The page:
IP storage switches bring SANs into mainstream enterprise networking. Designed for Fibre Channel and GbE/IP attachment, IP storage switches optimize use of familiar IP infrastructures, management, and skill sets to build IP SAN backbones while supporting a variety of storage end devices such as Fibre Channel and iSCSI.

Immediate benefits of the IP storage switch architecture include scalability, extensibility, interoperability, and application of advanced QoS and security features to storage traffic. By bringing Fibre Channel storage into IP, SANs may be scaled to hundreds or thousands of devices using more economical GbE director switches. By converting storage traffic to uniform IP format, SANs can be extended to metropolitan and wide areas without proprietary equipment or specialized support issues. Use of OSPF routing ensures stability of extended SANs. And by leveraging the well-understood QoS and security features of IP networking, storage data for mission-critical applications can be transported over data-center, metro, and wide-area IP networks.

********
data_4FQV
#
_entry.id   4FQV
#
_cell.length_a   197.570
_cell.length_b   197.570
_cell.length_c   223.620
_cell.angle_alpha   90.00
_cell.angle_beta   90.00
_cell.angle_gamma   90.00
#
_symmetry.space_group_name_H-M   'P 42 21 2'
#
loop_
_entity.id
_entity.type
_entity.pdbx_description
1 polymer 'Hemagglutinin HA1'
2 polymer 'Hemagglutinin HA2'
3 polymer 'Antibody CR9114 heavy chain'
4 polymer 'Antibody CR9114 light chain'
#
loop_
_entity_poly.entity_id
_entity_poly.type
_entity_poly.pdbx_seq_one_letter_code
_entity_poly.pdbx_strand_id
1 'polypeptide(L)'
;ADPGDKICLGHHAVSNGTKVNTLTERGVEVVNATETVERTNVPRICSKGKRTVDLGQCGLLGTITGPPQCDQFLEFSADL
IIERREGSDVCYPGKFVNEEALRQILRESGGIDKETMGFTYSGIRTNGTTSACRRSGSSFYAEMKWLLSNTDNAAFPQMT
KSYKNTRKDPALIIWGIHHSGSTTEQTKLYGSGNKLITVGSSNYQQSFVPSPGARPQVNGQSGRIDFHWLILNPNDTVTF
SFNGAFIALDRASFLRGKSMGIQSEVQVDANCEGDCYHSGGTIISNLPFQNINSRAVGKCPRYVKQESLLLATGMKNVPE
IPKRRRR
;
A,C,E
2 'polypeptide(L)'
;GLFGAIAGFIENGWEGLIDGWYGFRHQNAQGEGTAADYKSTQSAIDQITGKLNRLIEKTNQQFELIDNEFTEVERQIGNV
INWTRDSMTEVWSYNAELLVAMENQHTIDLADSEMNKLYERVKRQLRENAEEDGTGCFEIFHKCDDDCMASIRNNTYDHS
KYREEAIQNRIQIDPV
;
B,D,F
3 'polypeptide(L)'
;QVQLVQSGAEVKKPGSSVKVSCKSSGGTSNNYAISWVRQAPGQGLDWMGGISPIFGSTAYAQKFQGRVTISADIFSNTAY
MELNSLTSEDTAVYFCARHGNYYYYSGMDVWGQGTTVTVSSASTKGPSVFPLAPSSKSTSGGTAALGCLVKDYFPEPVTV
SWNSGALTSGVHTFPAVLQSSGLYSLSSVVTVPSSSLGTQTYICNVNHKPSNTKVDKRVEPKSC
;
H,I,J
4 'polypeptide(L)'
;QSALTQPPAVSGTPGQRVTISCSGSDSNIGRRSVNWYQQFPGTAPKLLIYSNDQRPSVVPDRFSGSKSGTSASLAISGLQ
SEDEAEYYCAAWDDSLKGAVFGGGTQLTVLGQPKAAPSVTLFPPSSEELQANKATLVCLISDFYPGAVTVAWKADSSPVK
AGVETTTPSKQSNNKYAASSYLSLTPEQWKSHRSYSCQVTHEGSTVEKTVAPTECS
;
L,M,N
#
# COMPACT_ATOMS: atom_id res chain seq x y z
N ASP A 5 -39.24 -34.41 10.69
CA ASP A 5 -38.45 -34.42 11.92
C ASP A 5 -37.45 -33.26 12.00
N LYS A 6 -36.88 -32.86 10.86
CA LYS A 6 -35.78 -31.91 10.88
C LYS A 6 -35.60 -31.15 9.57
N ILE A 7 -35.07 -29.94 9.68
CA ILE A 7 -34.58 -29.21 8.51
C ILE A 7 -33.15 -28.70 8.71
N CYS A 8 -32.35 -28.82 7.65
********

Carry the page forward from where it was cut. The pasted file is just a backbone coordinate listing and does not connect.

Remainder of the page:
IP storage switches provide the migration path from the Fibre Channel SANs of today to the IP SANs of tomorrow. By abolishing distance, performance, and scalability limitations imposed by Fibre Channel, IP storage switches are enabling new storage applications that can span the entire enterprise.

Tom Clark is technical marketing director at Nishan Systems (San Jose, CA), a board member of the Storage Networking Industry Association (SNIA), and co-chair of the SNIA Interoperability Committee. He can be reached via Nishan's Website, [email protected].